Day 35: Wednesday – We’re traveling through Shield Country—an interwoven mixture of lakes, trees and rocks that makes up Canada largest and distinguishing physical formation. The rocks here are the oldest on Earth. The thousands of lakes—mostly small and many nameless—are dominant, like the water that makes up most of the body’s mass. They were created by glaciation: first by the gouging of the rock formation that created dents to hold the melting ice and second by an immediate post-glacial climate that retained the water until it developed as replenishing ecostructure. The trees were the latest addition, finding and creating fissures to root in the rocky structure and completing the cycle. Sioux Lookout is among our rail stops today.
Day 36: Thursday – Just after midnight at Capreol we turn from a straight easterly course to go due south, descending from the Canadian Shield to the Saint-Lawrence/Great Lakes lowland, arriving in Toronto’s Union Station at 9:30. We have only 8 hours in Canada’s largest city and Ontario’s capital. We’ll spend this at the core: Queen’s Park (Ontario’s Provincial Parliament), the CBC, Butterfly Centre, City Hall, CN Tower, the ferry to Harbour Island and Maple Leaf Garden are all a walk away.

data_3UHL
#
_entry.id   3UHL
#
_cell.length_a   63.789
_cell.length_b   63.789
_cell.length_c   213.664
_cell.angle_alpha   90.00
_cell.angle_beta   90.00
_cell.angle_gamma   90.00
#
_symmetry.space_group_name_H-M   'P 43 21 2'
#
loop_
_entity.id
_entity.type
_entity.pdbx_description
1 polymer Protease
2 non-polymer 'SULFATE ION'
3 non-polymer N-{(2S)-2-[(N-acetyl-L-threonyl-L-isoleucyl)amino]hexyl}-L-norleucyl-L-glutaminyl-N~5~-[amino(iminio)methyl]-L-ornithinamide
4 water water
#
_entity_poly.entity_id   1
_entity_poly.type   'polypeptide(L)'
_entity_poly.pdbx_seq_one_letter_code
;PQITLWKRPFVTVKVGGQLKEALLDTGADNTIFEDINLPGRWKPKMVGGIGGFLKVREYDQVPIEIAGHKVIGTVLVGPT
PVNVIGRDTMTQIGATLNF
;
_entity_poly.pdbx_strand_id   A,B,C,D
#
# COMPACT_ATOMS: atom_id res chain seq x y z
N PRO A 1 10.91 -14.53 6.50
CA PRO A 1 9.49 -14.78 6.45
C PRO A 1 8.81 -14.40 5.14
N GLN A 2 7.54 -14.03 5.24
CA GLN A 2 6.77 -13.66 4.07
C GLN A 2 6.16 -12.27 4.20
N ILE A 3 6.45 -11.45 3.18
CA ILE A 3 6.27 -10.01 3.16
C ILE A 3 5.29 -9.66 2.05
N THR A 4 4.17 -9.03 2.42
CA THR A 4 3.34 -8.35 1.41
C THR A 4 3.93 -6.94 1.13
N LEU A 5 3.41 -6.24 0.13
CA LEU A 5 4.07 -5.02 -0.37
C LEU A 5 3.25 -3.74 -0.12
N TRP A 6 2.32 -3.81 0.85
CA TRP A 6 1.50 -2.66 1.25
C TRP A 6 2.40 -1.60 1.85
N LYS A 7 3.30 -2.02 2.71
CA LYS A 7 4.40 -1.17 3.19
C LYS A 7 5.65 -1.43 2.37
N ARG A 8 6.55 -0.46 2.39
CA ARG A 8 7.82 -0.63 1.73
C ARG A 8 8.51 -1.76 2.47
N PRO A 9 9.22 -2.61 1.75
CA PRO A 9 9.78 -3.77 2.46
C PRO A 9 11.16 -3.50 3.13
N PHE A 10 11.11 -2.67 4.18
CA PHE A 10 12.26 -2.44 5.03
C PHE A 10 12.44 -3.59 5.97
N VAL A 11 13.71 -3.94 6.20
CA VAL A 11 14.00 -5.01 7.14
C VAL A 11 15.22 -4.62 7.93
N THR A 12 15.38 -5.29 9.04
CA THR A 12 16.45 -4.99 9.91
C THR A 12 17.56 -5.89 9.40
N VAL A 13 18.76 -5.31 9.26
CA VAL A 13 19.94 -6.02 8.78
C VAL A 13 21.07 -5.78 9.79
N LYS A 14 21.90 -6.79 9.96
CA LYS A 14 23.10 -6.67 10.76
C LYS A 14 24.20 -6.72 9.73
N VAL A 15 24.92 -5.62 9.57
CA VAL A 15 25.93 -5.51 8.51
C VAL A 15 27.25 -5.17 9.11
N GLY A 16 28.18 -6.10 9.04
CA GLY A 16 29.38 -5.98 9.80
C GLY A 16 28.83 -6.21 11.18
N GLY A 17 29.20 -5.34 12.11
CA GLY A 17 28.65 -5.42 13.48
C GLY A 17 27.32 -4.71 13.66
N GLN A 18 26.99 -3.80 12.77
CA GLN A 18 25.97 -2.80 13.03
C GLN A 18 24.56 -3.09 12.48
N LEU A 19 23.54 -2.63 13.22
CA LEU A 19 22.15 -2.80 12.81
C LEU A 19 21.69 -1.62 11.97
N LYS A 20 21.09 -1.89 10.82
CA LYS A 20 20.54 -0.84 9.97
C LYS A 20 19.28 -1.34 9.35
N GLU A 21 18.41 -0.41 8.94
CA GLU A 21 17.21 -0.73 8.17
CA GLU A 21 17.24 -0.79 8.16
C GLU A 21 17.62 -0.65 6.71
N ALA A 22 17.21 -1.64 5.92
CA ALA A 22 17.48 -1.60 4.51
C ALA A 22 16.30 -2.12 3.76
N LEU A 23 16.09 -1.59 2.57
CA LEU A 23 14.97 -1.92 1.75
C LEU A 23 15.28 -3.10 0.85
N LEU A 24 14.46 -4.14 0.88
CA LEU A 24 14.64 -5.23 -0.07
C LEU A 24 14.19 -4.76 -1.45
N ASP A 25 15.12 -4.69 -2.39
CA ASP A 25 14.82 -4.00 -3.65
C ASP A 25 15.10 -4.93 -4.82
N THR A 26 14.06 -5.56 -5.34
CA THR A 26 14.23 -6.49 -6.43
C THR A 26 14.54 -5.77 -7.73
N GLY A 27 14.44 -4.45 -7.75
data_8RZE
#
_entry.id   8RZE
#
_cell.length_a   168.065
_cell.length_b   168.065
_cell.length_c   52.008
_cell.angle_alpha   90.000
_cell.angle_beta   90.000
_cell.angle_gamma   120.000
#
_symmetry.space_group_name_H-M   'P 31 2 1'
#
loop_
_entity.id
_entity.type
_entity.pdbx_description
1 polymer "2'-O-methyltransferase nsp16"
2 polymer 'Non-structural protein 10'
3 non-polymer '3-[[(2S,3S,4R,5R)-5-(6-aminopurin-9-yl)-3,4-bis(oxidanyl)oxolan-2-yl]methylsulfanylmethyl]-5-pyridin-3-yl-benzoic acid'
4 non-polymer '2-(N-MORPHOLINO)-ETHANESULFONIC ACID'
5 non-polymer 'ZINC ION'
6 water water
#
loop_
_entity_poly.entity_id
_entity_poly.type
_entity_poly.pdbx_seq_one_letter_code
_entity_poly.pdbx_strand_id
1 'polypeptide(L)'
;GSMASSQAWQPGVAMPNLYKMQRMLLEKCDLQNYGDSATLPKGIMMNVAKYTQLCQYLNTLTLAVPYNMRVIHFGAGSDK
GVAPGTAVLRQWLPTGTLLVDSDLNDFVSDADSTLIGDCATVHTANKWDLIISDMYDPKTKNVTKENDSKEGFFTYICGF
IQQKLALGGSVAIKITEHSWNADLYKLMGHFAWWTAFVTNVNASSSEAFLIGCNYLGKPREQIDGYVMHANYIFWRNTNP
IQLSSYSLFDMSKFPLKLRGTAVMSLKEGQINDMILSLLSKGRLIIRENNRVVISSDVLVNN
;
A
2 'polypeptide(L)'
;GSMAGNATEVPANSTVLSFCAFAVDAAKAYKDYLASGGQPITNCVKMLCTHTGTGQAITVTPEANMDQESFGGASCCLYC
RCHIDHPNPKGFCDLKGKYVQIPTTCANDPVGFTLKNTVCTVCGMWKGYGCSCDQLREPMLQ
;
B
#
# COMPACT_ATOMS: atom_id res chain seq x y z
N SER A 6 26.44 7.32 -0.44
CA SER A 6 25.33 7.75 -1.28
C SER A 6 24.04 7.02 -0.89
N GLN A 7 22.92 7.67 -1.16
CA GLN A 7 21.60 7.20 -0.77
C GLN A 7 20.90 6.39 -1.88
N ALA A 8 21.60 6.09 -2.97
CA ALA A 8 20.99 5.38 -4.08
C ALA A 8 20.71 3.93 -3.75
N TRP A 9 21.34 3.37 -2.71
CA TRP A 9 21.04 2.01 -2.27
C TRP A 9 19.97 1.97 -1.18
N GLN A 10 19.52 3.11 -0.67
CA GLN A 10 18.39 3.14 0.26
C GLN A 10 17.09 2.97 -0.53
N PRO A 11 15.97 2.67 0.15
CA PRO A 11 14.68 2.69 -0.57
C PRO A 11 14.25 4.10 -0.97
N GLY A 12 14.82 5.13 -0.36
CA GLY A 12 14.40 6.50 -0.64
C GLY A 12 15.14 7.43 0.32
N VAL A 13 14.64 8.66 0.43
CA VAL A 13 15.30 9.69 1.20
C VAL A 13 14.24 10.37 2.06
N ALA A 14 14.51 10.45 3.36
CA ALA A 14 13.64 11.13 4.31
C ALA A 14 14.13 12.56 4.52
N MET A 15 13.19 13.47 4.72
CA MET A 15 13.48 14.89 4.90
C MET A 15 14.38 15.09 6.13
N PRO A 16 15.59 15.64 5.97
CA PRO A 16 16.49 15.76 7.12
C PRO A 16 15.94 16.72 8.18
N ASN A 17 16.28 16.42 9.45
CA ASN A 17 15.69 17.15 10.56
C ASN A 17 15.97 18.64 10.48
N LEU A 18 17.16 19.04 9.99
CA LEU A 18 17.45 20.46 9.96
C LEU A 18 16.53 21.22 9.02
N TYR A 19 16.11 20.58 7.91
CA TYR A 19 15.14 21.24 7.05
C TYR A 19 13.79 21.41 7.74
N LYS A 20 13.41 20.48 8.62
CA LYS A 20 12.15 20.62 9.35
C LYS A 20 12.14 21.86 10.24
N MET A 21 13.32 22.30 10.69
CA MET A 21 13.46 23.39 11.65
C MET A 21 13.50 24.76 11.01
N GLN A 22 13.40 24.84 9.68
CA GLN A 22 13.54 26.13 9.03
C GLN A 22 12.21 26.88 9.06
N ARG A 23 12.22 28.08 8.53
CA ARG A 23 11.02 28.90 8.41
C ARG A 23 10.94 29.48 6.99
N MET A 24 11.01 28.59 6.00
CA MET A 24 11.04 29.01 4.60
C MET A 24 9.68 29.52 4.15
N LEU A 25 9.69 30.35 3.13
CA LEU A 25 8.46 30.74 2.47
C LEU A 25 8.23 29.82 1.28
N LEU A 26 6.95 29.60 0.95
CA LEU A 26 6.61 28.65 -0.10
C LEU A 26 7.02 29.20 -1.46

During the day we’ll be exploring on foot. We return to Union Station at 5 p.m. for a 5:30 departure for Windsor Ontario, far south point of Canada—Détroit Michigan is to the north across the river. Windsor was also the southern end of the Huronia mission. Fruit trees planted by Jesuits still grow along the rail tracks.
We arrive at 10 p.m. and depart early in the morning. Long daylight hours help us maximize this time. A major reason for coming here is nearby Amerherstburg: site of an encounter in the War of 1812-14 but more important, in the ending of the Cold War, with a “Walk that changed the World “between Soviet Agriculture Minister (later President) Mikhail Gorbachev and Soviet Ambassador to Canada. We’ll visit the site for a short memorial before returning to our sleeping car.